Environmentalists balk at proposed exemptions for GlobalFoundries

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GlobalFoundries
Inside the GlobalFoundries semiconductor manufacturing plant in Essex. File photo by Mike Dougherty / VTDigger

Environmentalists say a proposed deal between state officials and GlobalFoundries, Vermont’s largest private sector employer, does not align with the Global Warming Solutions Act.

In the spring, the international semiconductor manufacturing company filed a petition with the Utilities Commission to make its Essex Junction facility, known as “Fab 9,” an independent energy utility.

Instead of buying power from Green Mountain Power, GlobalFoundries would buy power from the regional wholesale market for the installation and process it through its own conductors.

GlobalFoundries and members of Gov. Phil Scott’s administration recently signed a letter of intent that outlines a greenhouse gas reduction plan for the company if it becomes a self-managed utility.

The plan describes “should avoid the need” to include GlobalFoundries in developing the rules of Vermont’s Global Warming Solutions Act “if the reduction plan is met,” the last line of the letter read. “The parties reserve rights regarding current or future regulatory authority. “

The law, passed in 2020, said the state must significantly reduce greenhouse gas emissions in the years to come.

GlobalFoundries, headquartered in Malta, New York, said it uses 8% of Vermont’s electricity – more than the city of Burlington. According to estimates from Renewable Energy Vermont, a clean energy advocacy organization, the company’s manufacturing processes contribute 3% of Vermont’s greenhouse gas emissions.

It is also one of the largest semiconductor manufacturers in the world, with sales of $ 5.7 billion in 2020. Between its Essex Junction and Williston campuses, it employs 2,200 people. in Vermont.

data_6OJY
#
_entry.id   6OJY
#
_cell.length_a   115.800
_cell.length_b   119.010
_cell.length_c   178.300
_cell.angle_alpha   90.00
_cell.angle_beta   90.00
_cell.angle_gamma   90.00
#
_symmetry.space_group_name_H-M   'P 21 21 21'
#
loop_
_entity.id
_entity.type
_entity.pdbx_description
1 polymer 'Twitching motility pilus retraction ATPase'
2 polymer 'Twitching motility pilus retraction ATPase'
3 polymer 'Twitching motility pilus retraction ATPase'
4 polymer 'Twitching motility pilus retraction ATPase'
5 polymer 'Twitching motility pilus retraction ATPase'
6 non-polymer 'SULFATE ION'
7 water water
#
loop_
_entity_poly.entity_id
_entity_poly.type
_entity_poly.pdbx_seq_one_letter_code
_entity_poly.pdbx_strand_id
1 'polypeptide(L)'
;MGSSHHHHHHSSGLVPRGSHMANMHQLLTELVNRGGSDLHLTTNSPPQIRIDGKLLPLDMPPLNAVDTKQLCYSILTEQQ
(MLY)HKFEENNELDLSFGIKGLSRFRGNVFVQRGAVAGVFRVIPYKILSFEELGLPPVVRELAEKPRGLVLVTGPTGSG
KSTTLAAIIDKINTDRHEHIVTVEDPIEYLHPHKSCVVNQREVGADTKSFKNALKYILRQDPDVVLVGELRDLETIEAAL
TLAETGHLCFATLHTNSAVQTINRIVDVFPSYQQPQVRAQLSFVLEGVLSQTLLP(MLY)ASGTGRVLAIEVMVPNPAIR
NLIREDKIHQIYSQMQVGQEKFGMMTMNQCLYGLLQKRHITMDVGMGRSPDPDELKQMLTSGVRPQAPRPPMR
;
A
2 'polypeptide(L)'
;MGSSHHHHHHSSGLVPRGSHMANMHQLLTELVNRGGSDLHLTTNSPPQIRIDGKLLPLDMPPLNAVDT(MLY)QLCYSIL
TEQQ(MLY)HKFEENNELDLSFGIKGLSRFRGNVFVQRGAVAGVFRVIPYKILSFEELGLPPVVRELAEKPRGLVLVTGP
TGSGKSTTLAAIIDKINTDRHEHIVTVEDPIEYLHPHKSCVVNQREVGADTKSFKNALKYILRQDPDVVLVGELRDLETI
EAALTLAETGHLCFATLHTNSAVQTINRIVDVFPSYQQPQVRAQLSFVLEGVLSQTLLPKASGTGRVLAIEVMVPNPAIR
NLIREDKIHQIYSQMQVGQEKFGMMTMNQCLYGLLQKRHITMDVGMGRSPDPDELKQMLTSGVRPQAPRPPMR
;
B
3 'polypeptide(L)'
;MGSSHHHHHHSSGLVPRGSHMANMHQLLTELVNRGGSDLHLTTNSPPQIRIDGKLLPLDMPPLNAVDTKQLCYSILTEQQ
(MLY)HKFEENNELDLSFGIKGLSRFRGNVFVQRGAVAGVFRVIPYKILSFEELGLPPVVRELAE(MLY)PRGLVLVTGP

Gregory Rieder, senior technical staff at GlobalFoundries, said by email that the company’s energy independence would allow it to reduce electricity costs.

“About 50% of our annual operating expenses at the Vermont site are currently allocated to the cost of electricity,” he wrote. “The Self-Directed Utility (SMU) will allow GF to purchase the product in the open and competitive market. “

The model keeps the Vermont plant “competitive with our other manufacturing sites in the United States and overseas,” he wrote.

Meanwhile, members of the Conservation Law Foundation, Renewable Energy Vermont and AllEarth Renewables have opposed the plan proposed by GlobalFoundries, saying the company will likely get its energy from fossil fuels, which the plan does not help Vermont to. meet its emission reduction requirements and that it places that burden on Vermonters.

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The greenhouse gas emission reductions required by the Global Warming Solutions Act include 26% below 2005 levels by 2025, 40% below 1990 levels by 2030 and 80% below 1990 levels by 2050.

Rieder said the company plans to comply with the law as it applies to the company.

“Yet at present none of the requirements of the law apply to GF or any other state enterprise,” he wrote. “Instead, the Global Warming Solutions Act sets statewide greenhouse gas emission reduction requirements, and the state could be sued if those reductions are not achieved. “

He said the letter of intent reflects the company’s commitment to tackling climate change.

Elena Mihaly, acting vice president of the Conservation Law Foundation Vermont, called the plan “a pretty amazing example of corporate escape from climate and community responsibility.”

“It’s basically like giving the city of Burlington a free pass to not comply with the climate law that was passed, popularly, by the Legislature,” she said.

Peter Sterling, executive director of Renewable Energy Vermont, is concerned about how the plan would affect the state’s goals of producing more energy using the state’s renewables.

“We are now backing down by exempting 8% of all Vermont electricity from these requirements, which means all other Vermont and Vermont business owners and Vermont utility owners will have to work harder to meet these targets. “Sterling said.

As an “ambitious target”, the letter states that GlobalFoundries will aim to reduce its emissions by 2025 to represent a 26% reduction in its greenhouse gas emissions by 2005.

While this reduction mimics the statewide requirement mandated by the Global Warming Solutions Act, it does not represent a significant reduction in the company’s emissions. GlobalFoundries emissions were higher in 2005 than they are today.

The Fab 9 facility emitted about 383,000 metric tonnes of carbon dioxide equivalent in 2005, according to the letter. A 26% reduction would take it to 283,000 metric tonnes – but last year it emitted just 289,000 metric tonnes, Sterling said.